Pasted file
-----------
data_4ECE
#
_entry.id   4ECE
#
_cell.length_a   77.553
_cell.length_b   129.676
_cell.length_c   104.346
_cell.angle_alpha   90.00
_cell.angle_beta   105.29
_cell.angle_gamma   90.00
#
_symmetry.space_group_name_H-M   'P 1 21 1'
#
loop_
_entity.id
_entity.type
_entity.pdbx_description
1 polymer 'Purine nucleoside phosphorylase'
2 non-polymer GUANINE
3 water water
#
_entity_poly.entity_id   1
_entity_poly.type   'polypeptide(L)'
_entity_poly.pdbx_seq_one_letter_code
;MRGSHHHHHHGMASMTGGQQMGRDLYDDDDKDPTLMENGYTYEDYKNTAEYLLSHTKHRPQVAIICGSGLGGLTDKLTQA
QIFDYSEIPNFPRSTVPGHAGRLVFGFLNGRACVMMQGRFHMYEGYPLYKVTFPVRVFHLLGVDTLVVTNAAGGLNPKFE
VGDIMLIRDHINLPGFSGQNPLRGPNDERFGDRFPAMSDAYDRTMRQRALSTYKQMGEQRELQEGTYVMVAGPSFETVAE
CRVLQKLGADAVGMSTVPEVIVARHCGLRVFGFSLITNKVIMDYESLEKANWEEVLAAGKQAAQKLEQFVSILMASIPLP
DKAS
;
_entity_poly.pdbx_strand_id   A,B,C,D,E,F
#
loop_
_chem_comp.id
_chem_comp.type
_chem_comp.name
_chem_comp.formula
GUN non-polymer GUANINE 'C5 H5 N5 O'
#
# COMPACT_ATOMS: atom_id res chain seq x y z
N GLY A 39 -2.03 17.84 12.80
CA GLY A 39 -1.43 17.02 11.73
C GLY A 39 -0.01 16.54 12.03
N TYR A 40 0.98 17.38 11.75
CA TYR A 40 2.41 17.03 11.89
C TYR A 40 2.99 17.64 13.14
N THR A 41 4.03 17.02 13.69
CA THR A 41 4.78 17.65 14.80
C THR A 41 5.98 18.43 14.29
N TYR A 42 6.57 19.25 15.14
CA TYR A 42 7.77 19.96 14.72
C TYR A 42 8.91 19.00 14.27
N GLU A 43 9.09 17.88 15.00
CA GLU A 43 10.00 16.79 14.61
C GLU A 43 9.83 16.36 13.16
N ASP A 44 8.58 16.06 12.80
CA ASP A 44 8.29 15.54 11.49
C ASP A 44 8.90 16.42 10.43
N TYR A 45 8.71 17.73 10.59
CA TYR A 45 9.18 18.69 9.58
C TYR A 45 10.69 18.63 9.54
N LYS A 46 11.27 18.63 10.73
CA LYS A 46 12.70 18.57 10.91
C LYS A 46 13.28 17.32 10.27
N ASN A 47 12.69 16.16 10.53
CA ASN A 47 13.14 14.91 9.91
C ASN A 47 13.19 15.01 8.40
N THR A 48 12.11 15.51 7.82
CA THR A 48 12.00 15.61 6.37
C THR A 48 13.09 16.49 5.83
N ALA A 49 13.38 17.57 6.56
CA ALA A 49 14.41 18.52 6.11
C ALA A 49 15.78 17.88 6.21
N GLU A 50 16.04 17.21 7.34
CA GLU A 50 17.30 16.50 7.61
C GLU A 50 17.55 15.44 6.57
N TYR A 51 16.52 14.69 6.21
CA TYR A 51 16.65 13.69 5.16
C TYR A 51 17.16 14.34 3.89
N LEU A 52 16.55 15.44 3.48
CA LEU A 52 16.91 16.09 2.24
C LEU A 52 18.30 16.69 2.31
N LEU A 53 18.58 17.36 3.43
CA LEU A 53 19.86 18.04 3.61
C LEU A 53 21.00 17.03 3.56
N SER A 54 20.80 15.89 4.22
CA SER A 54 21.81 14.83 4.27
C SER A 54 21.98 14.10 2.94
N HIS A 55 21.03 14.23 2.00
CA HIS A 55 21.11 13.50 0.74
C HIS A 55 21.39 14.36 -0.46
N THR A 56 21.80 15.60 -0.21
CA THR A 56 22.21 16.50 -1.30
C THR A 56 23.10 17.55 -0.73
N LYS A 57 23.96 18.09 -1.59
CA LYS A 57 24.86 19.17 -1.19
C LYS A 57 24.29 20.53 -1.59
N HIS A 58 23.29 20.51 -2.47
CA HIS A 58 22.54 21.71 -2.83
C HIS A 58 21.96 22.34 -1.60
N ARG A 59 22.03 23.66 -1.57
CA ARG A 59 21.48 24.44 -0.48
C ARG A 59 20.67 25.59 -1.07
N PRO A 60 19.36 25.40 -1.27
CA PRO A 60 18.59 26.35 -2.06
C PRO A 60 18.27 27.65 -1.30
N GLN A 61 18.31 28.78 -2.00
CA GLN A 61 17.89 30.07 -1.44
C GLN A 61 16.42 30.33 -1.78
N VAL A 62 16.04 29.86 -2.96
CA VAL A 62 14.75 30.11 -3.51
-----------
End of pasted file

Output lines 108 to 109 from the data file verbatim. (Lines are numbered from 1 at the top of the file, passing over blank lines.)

CA GLN A 61 17.89 30.07 -1.44
C GLN A 61 16.42 30.33 -1.78